MM: Luckily, the entire cast was very gung-ho about dance and enthusiastic about rehearsing, which I loved! They all have varying levels of dance experience, and each actor has their own little dance language, which was fun for me to discover. Creating dance scenes in "Zoey" was very different from what I've done with "So You Think You Can Dance" or "Dancing With The Stars." Whereas as dancers, we're trained from the outside-in, and want to make sure everything looks "right" or has the right dynamic, actors bring a different mentality to movement that's all about feeling first. I didn't even have mirrors where we rehearsed for "Zoey," because I didn't want anyone to worry about what they looked like. I could fix their shapes as needed, but I cared more about working through the backstory of each number and creating the right tension with a tinge of dance in each moment, even with something as simple as someone walking through their house.

The cast of "Zoey's Extraordinary Playlist" posing on the red carpet (Chris Haston, courtesy NBC/Universal

DS: What can our readers look forward to on February 16?

MM: Tons of dancing and music! The way dance lives in the show is unlike anything else I've seen on TV. The writing is brilliant and very funny, but also heartwarming and emotional–it's great storytelling. The characters are bold and fun, and very relatable. People will see a lot of the situations that we work through in the show paralleled in their own lives.

DS: And are you working on anything else at the moment that you can share?

MM: Always. The very next morning after we wrapped "Zoey," I flew home and did a commercial. And I just got back from Australia where I guest judged for "Dancing with the Stars." So, I don't really sleep, but that's okay.

DS: One more question: If you had musical powers like Zoey's in the show, what songs would make it onto your own Extraordinary Playlist?

MM: I really love "Celebration" by Kool & the Gang. That's how I feel every day when I wake up! And also, "All I Do Is Win," by DJ Khaled, which is in the first episode of the show. I think people should just strut around singing that song all the time–then we'd really be nailing it in life.

Latest Posts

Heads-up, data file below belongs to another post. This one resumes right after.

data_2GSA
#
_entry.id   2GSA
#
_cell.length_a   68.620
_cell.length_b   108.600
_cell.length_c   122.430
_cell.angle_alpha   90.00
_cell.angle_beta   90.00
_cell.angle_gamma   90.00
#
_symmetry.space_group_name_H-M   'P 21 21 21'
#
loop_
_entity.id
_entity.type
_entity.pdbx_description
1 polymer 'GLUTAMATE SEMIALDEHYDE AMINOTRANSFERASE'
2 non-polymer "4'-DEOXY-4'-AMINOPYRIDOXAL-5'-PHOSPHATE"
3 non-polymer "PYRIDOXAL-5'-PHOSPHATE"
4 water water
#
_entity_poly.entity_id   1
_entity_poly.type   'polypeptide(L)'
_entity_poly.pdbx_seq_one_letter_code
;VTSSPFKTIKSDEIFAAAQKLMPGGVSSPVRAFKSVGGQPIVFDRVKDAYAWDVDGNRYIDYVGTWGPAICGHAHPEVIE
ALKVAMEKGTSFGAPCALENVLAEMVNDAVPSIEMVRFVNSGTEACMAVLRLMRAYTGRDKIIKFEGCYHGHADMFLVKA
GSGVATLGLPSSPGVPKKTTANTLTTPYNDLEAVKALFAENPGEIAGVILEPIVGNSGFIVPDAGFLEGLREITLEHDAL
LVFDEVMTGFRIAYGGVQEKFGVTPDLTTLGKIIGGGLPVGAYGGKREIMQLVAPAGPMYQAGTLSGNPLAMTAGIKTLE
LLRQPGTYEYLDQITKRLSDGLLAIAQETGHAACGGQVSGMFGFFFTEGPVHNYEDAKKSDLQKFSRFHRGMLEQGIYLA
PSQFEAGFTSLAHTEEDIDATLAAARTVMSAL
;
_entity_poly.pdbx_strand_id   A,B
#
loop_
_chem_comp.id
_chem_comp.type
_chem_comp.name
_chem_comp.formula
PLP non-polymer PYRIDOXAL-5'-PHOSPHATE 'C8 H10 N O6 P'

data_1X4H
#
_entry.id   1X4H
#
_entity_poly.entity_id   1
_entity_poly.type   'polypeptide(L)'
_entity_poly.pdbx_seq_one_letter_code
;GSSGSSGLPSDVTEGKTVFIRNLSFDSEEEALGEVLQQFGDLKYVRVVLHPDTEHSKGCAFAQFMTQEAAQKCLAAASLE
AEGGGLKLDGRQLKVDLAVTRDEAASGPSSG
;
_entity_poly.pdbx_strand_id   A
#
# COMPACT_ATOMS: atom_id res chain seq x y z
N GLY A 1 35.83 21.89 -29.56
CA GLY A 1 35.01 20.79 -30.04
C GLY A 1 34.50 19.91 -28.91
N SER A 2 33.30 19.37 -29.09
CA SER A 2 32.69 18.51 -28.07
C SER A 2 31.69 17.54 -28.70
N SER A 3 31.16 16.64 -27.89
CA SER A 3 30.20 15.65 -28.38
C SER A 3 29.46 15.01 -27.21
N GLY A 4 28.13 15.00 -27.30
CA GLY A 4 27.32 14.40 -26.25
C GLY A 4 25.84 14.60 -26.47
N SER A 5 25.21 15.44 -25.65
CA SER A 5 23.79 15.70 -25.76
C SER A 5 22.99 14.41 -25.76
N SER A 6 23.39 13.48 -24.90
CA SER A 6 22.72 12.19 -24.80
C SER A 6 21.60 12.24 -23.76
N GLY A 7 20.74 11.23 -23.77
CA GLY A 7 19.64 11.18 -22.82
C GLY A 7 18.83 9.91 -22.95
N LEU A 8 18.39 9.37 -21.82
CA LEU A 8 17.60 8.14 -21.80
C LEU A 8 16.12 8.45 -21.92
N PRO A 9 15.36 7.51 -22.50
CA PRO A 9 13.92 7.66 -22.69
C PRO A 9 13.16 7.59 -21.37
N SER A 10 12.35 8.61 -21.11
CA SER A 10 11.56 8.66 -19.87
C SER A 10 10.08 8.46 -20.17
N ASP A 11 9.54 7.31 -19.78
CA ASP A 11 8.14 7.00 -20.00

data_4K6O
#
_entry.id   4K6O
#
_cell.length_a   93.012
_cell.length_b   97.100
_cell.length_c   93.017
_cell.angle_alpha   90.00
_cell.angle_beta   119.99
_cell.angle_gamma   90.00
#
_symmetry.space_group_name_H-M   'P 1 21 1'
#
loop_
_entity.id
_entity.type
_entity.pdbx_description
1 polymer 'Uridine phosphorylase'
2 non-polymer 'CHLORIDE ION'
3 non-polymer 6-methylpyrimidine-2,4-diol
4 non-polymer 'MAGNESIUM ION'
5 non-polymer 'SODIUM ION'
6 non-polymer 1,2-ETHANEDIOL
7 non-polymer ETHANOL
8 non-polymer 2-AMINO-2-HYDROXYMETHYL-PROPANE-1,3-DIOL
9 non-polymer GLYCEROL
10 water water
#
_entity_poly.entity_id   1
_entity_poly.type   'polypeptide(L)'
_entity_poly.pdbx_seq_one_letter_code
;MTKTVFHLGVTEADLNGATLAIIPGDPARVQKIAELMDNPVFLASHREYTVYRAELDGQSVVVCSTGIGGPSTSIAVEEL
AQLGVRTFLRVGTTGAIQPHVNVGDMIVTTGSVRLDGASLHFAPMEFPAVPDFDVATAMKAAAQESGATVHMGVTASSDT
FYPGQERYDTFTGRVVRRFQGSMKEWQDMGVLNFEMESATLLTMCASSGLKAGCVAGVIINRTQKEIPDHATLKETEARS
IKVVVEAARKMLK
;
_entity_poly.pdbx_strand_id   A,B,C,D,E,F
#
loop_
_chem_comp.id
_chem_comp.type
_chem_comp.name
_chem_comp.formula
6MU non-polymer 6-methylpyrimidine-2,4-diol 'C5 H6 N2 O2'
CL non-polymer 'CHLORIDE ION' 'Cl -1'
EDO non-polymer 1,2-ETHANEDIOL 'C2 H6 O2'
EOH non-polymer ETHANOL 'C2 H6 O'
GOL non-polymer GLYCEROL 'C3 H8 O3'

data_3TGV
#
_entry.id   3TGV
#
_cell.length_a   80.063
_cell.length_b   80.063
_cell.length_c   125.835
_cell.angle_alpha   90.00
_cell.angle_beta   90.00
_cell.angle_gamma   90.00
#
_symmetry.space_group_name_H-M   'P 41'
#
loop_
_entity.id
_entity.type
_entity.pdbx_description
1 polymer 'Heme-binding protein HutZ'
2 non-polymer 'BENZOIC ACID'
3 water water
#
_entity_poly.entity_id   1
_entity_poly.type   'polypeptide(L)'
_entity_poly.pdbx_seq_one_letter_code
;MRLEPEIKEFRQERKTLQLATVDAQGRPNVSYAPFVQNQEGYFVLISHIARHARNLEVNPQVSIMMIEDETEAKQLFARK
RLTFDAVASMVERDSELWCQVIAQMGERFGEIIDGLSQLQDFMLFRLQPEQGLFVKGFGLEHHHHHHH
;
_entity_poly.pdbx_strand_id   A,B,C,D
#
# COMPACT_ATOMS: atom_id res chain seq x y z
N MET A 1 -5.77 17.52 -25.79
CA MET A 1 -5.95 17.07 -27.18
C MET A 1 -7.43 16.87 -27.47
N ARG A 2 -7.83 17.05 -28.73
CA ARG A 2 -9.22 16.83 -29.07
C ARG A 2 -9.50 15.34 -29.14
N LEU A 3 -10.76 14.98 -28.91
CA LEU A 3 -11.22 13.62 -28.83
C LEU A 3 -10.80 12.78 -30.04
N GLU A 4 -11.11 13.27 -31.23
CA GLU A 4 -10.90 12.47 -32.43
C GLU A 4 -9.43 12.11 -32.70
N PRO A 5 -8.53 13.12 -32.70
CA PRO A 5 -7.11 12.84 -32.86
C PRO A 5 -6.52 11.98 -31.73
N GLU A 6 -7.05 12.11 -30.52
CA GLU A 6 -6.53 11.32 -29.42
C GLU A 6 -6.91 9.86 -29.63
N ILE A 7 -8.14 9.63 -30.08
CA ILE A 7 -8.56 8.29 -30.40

Courtesy Hollywood Vibe

These Dance Comps and Conventions Are Coming to a Living Room Near You

While dancers all over the world are sharing the heartache of canceled classes, shows, and projects, our hearts hurt especially hard for a group of dancers we at Dance Spirit couldn't admire more: comp and convention kids. Determined to challenge your artistry and learn from cutting-edge faculty, you dancers normally brave crowded ballrooms and nonstop schedules all year long. But just because you might not be in one of those crowded ballrooms for a while doesn't mean that part of your dance life has to grind to a halt.

Keep Reading SHOW LESS
An instructor from The Hive in Chicago leads class over Zoom (courtesy The Hive)

The Dance Student's Guide to Making the Best—and the Most—of At-Home Training

If you're social distancing to do your part to slow the spread of COVID-19, you've inevitably realized that training safely and successfully at home poses a significant challenge. We talked to dance experts to find out how you can make the best of this less-than-ideal scenario—and about the unexpected ways it can help you grow as a dancer and artist.

Keep Reading SHOW LESS
Alvin Ailey American Dance Theater's Courtney Celeste Spears in the kitchen (courtesy AAADT)

6 Top Dancers' Favorite Recipes to Inspire You in the Kitchen

You've been working hard to keep up with your dance training during this period of uncertainty and isolation. Still, your days are probably not as full as they used to be. Many professional dancers enjoy preparing their own meals and snacks, and you could benefit from grabbing your pots and pans, as well. Cooking can be a stress reliever, and learning a new skill can challenge your brain in a different way. Plus, if you're making your own meals, you know what you're putting into your dancer body.

We asked six dancers who are as talented in the kitchen as they are onstage to share a go-to recipe. Follow their lead, and you may soon have a new favorite recipe of your own.

Keep Reading SHOW LESS
Enter the Cover Model Search